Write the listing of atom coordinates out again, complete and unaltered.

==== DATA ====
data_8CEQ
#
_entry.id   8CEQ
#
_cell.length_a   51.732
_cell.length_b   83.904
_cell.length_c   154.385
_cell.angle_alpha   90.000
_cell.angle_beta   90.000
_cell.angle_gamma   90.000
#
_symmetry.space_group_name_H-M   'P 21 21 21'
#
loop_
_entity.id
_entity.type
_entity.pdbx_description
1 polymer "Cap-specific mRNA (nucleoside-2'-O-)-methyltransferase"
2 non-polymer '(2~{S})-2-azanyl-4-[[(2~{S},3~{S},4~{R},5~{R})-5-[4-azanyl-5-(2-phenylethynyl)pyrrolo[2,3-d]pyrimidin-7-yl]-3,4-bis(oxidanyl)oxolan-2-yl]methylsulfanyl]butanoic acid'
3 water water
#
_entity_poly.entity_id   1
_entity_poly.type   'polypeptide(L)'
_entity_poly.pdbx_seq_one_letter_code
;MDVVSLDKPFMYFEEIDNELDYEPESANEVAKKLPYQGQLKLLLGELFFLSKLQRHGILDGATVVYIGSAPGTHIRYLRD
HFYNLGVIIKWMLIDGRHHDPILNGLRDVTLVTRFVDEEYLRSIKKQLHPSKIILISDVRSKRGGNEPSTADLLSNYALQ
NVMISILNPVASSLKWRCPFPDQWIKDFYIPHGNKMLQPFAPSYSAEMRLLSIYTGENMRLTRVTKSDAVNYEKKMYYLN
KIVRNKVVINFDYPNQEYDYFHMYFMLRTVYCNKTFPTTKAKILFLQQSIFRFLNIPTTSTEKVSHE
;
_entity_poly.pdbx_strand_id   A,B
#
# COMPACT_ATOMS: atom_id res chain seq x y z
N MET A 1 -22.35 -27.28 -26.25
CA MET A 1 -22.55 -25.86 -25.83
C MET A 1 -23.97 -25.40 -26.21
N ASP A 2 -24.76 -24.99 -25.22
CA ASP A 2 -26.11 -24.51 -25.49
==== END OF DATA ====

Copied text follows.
data_8CEQ
#
_entry.id   8CEQ
#
_cell.length_a   51.732
_cell.length_b   83.904
_cell.length_c   154.385
_cell.angle_alpha   90.000
_cell.angle_beta   90.000
_cell.angle_gamma   90.000
#
_symmetry.space_group_name_H-M   'P 21 21 21'
#
loop_
_entity.id
_entity.type
_entity.pdbx_description
1 polymer "Cap-specific mRNA (nucleoside-2'-O-)-methyltransferase"
2 non-polymer '(2~{S})-2-azanyl-4-[[(2~{S},3~{S},4~{R},5~{R})-5-[4-azanyl-5-(2-phenylethynyl)pyrrolo[2,3-d]pyrimidin-7-yl]-3,4-bis(oxidanyl)oxolan-2-yl]methylsulfanyl]butanoic acid'
3 water water
#
_entity_poly.entity_id   1
_entity_poly.type   'polypeptide(L)'
_entity_poly.pdbx_seq_one_letter_code
;MDVVSLDKPFMYFEEIDNELDYEPESANEVAKKLPYQGQLKLLLGELFFLSKLQRHGILDGATVVYIGSAPGTHIRYLRD
HFYNLGVIIKWMLIDGRHHDPILNGLRDVTLVTRFVDEEYLRSIKKQLHPSKIILISDVRSKRGGNEPSTADLLSNYALQ
NVMISILNPVASSLKWRCPFPDQWIKDFYIPHGNKMLQPFAPSYSAEMRLLSIYTGENMRLTRVTKSDAVNYEKKMYYLN
KIVRNKVVINFDYPNQEYDYFHMYFMLRTVYCNKTFPTTKAKILFLQQSIFRFLNIPTTSTEKVSHE
;
_entity_poly.pdbx_strand_id   A,B
#
# COMPACT_ATOMS: atom_id res chain seq x y z
N MET A 1 -22.35 -27.28 -26.25
CA MET A 1 -22.55 -25.86 -25.83
C MET A 1 -23.97 -25.40 -26.21
N ASP A 2 -24.76 -24.99 -25.22
CA ASP A 2 -26.11 -24.51 -25.49